MoD criticised in road death inquest
A FAMILY has criticised the Ministry of Defence after a military vehicle crashed, killing their teenage son.As reported first on The Evening Star website yesterday, an inquest into the death of 18-year-old soldier Lee Passmore heard the army lorry he was travelling in did not have its MOT equivalent when it crashed on a Suffolk road.
A FAMILY has criticised the Ministry of Defence after a military vehicle crashed, killing their teenage son.
As reported first on The Evening Star website yesterday, an inquest into the death of 18-year-old soldier Lee Passmore heard the army lorry he was travelling in did not have its MOT equivalent when it crashed on a Suffolk road.
Lance Corporal Passmore died when the eight-ton truck veered off the road and careered down an embankment on the A14 near the Claydon turn-off on October 2, 2002.
The inquest at Ipswich Crown Court yesterday heard that faulty brakes probably caused the crash.
You may also want to watch:
After the hearing, Mr Passmore's family released a statement saying: "The family are delighted that after 18 months of investigation the full details surrounding Lee's death have been revealed today.
"The family are disappointed that an organisation that one would not normally expect to make this kind of mistake did so.
- 1 First views of £1.5m new seafront cafe as hoardings removed
- 2 Woman in hospital after fire at Ipswich house
- 3 Man caught with indecent images of children avoids jail
- 4 Suffolk elections 2021: When to expect results
- 5 How Suffolk voted in the county council elections 2021
- 6 Ed Sheeran to be Ipswich Town shirt sponsor for 2021/22
- 7 'They saved a life' - neighbour praises firefighters in Ipswich house blaze
- 8 New Oasis Lounge bar planned for former Waterfront gym site
- 9 Developers seek views on plans for 150 homes on farmland
- 10 Ipswich tops rankings for Suffolk's Japanese knotweed infestations
"The coroner has helpfully made recommendations today requesting the MoD review the systems regarding the maintenance and servicing of their vehicles in order to prevent this kind of tragic accident happening again."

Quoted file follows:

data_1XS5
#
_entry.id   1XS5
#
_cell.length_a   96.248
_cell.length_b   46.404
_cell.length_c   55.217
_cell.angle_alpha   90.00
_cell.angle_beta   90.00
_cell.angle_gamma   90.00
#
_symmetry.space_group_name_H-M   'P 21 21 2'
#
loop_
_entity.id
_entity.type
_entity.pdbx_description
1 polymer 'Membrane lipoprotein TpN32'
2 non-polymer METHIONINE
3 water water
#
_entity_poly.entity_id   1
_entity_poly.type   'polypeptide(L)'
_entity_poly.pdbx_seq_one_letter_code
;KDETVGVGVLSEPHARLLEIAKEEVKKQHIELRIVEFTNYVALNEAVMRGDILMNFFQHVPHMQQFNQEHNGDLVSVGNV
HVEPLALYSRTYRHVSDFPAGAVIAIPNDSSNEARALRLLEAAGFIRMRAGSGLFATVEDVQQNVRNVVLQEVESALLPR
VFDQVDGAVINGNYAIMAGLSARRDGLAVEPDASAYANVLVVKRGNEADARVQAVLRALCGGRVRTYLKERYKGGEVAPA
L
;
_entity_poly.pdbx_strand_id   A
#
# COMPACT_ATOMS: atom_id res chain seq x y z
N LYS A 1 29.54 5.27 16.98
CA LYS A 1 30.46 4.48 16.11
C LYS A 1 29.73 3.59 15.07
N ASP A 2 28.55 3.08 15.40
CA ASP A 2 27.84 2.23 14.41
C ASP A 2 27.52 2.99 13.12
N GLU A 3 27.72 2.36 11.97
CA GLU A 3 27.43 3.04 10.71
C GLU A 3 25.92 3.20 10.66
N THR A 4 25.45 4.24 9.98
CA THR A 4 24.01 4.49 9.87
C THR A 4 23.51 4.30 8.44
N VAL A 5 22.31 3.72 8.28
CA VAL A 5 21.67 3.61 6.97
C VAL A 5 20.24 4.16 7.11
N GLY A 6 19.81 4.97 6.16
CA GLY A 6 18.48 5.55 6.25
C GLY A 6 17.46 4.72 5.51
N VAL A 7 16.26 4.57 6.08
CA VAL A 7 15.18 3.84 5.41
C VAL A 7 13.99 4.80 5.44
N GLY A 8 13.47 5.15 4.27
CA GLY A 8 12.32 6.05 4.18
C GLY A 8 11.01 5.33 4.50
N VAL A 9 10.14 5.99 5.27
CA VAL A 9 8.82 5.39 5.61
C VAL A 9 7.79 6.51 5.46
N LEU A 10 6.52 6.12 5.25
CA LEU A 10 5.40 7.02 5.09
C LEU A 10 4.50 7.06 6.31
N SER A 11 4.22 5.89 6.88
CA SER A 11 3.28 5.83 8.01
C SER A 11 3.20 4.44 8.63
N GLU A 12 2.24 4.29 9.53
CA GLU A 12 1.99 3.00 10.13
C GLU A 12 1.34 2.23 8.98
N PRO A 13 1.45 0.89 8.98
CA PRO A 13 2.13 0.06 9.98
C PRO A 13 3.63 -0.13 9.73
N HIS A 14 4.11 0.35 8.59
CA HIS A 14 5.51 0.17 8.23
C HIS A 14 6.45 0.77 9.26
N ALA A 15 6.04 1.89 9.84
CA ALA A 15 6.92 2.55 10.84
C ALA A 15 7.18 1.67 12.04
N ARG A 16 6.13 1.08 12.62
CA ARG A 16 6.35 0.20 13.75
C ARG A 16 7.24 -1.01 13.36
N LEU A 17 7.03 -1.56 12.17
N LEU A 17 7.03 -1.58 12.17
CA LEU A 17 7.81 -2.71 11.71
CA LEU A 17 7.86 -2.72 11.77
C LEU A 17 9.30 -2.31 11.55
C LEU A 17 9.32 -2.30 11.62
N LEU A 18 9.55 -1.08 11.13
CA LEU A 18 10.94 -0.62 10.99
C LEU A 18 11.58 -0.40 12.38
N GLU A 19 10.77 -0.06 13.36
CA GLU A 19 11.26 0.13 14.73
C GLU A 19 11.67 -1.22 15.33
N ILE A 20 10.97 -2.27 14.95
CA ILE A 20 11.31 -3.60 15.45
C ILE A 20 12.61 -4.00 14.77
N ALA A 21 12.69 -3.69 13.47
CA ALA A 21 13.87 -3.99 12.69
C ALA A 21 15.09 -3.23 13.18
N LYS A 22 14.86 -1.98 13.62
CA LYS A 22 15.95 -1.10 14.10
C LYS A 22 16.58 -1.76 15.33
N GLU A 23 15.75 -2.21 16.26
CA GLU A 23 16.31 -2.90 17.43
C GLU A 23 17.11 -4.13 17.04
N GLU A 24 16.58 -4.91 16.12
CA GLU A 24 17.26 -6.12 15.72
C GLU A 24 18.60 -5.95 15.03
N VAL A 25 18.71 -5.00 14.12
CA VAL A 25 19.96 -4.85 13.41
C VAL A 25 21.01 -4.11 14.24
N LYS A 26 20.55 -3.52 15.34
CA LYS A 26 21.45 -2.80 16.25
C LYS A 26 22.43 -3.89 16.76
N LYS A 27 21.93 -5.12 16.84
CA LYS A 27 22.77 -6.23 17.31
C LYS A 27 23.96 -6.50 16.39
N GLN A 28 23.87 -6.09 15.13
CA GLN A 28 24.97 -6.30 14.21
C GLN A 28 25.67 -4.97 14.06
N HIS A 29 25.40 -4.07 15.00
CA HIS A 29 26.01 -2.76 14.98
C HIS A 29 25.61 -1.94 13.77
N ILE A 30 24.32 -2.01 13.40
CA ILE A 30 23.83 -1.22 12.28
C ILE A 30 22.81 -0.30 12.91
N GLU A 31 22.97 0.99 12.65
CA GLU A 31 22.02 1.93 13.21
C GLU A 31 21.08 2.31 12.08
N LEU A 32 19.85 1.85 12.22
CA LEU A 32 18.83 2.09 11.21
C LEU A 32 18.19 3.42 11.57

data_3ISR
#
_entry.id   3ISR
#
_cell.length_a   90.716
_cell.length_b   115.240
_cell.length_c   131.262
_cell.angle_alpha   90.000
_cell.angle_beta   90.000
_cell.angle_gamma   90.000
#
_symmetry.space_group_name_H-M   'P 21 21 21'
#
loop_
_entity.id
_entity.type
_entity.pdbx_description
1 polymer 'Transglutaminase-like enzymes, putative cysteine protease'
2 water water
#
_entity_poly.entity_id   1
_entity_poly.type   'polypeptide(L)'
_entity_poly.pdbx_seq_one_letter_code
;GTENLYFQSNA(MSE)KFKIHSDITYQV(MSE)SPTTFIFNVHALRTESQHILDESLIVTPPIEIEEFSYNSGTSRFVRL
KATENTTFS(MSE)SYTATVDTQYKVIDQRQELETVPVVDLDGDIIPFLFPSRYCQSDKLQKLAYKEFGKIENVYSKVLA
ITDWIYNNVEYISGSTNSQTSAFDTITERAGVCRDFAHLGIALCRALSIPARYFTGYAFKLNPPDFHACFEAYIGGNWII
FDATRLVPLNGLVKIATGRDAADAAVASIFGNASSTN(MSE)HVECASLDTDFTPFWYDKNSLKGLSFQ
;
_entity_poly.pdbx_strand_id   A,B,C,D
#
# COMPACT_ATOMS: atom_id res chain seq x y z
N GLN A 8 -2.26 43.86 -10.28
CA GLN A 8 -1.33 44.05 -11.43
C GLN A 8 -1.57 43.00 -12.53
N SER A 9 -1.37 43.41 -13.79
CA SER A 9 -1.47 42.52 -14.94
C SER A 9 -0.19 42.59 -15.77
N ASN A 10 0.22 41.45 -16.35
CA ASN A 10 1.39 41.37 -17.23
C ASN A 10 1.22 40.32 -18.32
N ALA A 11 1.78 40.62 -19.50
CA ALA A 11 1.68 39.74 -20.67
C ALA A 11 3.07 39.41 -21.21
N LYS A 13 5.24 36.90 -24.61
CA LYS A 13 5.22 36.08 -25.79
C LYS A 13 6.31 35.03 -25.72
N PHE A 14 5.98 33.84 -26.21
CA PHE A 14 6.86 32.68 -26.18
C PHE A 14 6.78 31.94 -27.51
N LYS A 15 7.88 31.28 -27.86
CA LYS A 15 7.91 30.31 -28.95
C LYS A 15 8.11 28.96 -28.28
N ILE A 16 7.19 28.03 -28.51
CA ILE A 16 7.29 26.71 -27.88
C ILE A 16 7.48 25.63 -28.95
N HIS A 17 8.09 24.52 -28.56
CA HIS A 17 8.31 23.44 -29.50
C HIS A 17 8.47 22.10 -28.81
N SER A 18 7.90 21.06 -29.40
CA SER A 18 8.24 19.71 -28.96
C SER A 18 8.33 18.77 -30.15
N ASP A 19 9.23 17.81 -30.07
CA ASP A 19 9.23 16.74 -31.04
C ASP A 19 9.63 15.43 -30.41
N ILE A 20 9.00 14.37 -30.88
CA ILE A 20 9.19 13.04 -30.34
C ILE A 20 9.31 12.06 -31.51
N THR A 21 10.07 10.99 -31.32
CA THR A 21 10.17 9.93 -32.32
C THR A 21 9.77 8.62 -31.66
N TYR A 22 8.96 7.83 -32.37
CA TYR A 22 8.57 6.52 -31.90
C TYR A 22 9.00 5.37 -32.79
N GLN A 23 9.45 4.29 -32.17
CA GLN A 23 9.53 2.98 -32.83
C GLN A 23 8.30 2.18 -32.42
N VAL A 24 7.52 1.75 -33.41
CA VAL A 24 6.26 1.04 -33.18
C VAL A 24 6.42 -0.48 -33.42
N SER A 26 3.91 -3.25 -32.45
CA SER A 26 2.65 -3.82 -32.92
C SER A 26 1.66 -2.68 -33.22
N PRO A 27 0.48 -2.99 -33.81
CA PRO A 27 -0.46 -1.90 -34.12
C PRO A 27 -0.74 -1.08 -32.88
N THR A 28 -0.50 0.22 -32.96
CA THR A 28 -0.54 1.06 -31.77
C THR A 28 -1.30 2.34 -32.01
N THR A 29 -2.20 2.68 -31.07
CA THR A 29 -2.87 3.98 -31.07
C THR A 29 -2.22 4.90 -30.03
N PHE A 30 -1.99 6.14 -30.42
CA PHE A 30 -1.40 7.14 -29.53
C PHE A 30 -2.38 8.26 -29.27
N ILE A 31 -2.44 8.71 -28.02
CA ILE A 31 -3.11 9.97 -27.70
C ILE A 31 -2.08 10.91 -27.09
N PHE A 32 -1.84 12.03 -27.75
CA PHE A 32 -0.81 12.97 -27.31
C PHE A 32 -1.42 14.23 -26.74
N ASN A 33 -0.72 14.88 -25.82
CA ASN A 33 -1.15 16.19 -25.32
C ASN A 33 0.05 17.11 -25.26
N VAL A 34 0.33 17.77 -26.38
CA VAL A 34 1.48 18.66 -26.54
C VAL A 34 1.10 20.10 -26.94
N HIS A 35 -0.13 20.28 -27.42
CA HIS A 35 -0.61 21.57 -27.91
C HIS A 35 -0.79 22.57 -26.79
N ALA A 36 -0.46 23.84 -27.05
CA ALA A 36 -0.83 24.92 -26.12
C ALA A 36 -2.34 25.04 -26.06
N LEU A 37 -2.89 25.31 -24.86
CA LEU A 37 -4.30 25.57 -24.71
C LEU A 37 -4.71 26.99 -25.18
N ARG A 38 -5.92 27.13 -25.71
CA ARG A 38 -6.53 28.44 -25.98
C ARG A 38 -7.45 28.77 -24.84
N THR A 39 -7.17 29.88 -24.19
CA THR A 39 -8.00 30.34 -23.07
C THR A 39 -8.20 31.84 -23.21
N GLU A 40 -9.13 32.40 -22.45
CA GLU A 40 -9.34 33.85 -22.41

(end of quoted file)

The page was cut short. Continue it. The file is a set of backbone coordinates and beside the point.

Giving a narrative verdict, Greater Suffolk coroner Peter Dean said: "The accident, on the balance of probabilities, resulted from an air hose becoming disconnected from the near-side brake due to a failure of connection of a new air hose and the brake itself – the fitters' work not being checked initially and the problem not being detected by any subsequent checks."
He made a series of recommendations, adding: "Persistent checking does not seem to have been observed in this particular case.
"If the system is not in place then it needs to be addressed in the interest of preventing similar fatalities.
"The MoD needs to look at those two issues. The vehicle does not possess a lawful certificate.
"The system of checking does not seem to be appropriate in its function or have been conducted as a matter of routine.
"The system needs to be looked at."
But he added: "This does not mean the fatality would not have occurred."
A spokesman for the MoD said last night: "If the coroner has made recommendations we will look at them and give them due consideration."
The inquest had heard how an inspection at the scene failed to discover any fault on the vehicle which crashed, but a second investigation found the recently fitted brake pipe had become unattached.
It was also revealed the truck was scheduled for a mandatory equipment inspection (MEI) in 2002, a form of MOT, but at the time of the crash it had lapsed.
And there was no way of telling whether a "grade one fitter" had double-checked repair work that had been carried out, as is the usual procedure.
Captain Stephen Penfold, who was L-Cpl Passmore's commanding officer at 25 Squadron, 38 Engineer Regiment in Ripon, North Yorkshire, said the vehicle was due its MEI, in June 2002 – four months before the crash.
However, because it had broken down on the way to Germany it had been taken to the Army Base Repair Organisation garage in Flagstaff Road, Colchester, for repairs.
He said that when it was released, the scheduled MEI had lapsed but this was not checked before the vehicle went on the road.
Andrew Purdy, who examined the vehicle after the crash, told the coroner that the air supply to the brakes kept them disengaged and if the hose was not in place then air would escape, causing the hand brake to come on.
The inquest heard that neither L-Cpl Passmore, from Devon, nor the driver, L-Cpl Paul Johnson, who was also injured, were wearing seat belts.
Paul Wales, a lorry driver who witnessed the crash and stopped to help afterwards, said: "Without warning the lorry left the road. It continued across the road and did not appear to slow down, then it rolled over."
L-Cpl Johnson, who was on crutches, said he had no memory of the crash apart from hearing a loud bang from the engine.